Torque load measurements play an important part in various
engineering applications, as for automotive industry, in which the drive
torque of a motor has to be determined. A widely used measuring method are
strain gauges. A thin flexible foil, which supports a metallic pattern, is
glued to the surface of the object the torque is being applied to. In case of
a deformation due to the torque load, the change in the electrical resistance
is measured. With the combination of constitutive equations the applied
torque load is determined by the change of electrical resistance. The creep
of the glue and the foil material, together with the temperature and humidity
dependence, may become an obstacle for some applications

The state of the art method for the measuring of mechanical torque loads are
strain gauges. These are thin flexible foils glued to the surfaces of an
object, that change the electrical resistance due to deformation. Their
application for engineering purposes is cheap, simple and well established.
However, the measurement accuracy depends on the humidity and the surrounding
temperature. Also, the creep of the foil and the glue contributes to the
measurement error

As shown in Fig.

Measuring setup consisting of the beam, electret and the ideal conducting plate.

In order to model the behavior of an electrostatic field, it is important to
understand the model geometry and to define the mechanical assumptions for a
beam with a torque load

Assuming the shear angle

As shown in Fig.

Torsional deformation of the beam. Figures adapted from

Foregoing the derivation of the St. Vénant torsion theory, the torsion rate
at the end is defined as

Using the described geometry and the St. Vénant torsion theory, it is
possible to formulate a simple geometrical model of the small deformations as
shown in Fig.

Simple geometrical model of the charge holding particles. For a
linear approximation the twist rate follows from Eqs. (

The presence of a static charge holding particle results in a physical
electrostatic field

Based on the experiments, it is known that the forces on the particle are
central forces. Thus, the curl of the described fields has to be equally
zero,

Furthermore, the divergence of the electric displacement field is used to
derive an elliptic partial differential equation

In the case of homogeneous potential field problems, in which the only
boundary condition is postulated by the decrease of the field over the
distance and eventually vanishing at an infinite distance, there are known
analytic solutions to the elliptic partial differential, e.g. Kirchhoff's
integral theorem based on Greens identities

Considering the measuring setup in Fig.

However, there is a possibility to substitute the current setup with an
alternative setup just for the computation purpose. The first point to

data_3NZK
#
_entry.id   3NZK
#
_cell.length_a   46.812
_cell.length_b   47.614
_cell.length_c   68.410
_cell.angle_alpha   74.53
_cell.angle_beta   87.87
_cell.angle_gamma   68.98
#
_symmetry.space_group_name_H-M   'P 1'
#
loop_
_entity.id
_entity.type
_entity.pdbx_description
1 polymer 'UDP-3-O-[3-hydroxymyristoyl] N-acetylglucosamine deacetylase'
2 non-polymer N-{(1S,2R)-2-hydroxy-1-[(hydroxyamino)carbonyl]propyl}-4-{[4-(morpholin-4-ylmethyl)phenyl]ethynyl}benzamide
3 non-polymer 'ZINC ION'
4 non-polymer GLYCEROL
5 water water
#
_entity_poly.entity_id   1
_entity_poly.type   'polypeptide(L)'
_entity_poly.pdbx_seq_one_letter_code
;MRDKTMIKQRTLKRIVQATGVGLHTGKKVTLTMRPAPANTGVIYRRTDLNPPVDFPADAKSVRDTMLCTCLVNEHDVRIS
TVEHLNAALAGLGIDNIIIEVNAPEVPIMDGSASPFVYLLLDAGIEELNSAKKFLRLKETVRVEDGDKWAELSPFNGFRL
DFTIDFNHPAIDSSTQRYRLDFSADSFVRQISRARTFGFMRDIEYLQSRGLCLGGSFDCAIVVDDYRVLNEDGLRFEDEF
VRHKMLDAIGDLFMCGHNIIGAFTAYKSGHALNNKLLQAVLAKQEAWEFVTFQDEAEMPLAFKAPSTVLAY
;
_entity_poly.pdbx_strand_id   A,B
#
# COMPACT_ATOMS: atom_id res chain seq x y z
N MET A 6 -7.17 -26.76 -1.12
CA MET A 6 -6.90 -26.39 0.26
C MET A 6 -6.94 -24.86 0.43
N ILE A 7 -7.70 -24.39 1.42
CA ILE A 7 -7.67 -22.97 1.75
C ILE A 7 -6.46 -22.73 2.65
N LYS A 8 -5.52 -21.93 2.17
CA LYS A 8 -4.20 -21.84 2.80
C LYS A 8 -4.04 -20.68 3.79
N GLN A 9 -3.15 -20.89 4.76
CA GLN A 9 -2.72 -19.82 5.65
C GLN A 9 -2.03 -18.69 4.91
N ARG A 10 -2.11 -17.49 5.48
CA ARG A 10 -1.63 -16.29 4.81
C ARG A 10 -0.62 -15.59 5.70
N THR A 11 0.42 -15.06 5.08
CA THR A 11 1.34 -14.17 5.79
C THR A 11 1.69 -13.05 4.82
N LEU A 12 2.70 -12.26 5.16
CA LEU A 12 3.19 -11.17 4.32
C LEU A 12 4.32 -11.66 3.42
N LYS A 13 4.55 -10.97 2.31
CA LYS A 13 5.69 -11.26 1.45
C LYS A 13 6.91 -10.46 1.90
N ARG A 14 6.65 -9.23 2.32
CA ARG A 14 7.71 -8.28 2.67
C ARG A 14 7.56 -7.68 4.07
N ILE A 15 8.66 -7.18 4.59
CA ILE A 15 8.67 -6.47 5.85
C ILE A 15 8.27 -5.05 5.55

consider, is the fact that the potential

Inhomogeneous electrostatic field problem to solve, with a constant potential boundary condition at the plate.

Furthermore, the electret consists of a thin foil, so it is possible to
simplify the integration in Eq. (

Homogeneous electrostatic field problem, with a constant potential at the plane described by the plate.

Although, an analytic solution for the sensor model has been derived, there still exists the problem of integrating the charge over a complex geometry. For the modeling purpose it is easier to use a discretization of the electret and translate the integration into a sum.

For the discretization, the electret is divided into regular small part-areas

This restriction to the solution is based on the fact, that in reality the space below the ideal conducting plate is shielded from the influence of the electric charge by the plate itself.

Regular discretization of the electret.

Potential planes

As described in Sect. 2 the induced charge

In Fig.

Figure

The quantity of the induced charge is calculated as described in Sect.

Charge density

The characteristic curve of the sensor fitted by a polynomial
function of 2nd order

As one can see in Fig.

Furthermore, an expected sensitivity deficiency is being observed. This is bound to the small quasi-permanent charge an electret holds and the distance to the ideal conducting plate.

Interestingly, the polynomial function of 2nd order

In this contribution an analysis of an electrostatic sensor for torque load measurements is presented. Due to the necessity of describing the position of the charge in the physical space, a geometrical and mechanical model based on the St. Vénant torsion theory is described. In order to solve the well known Poisson equation for this problem, the Kirchhoff's integral theorem and an alternated model are used. Further, a discretization is used to solve the integral and also to calculate the induced charge numerically. As shown, the proposed sensor has only a low sensitivity. Considering the dimensions and the sensitivity issues of the measuring setup, the practical application is not optimal. Nevertheless, in the further research an improvement of the sensitivity will be considered.

No data sets were used in this article.

The authors declare that they have no conflict of interest.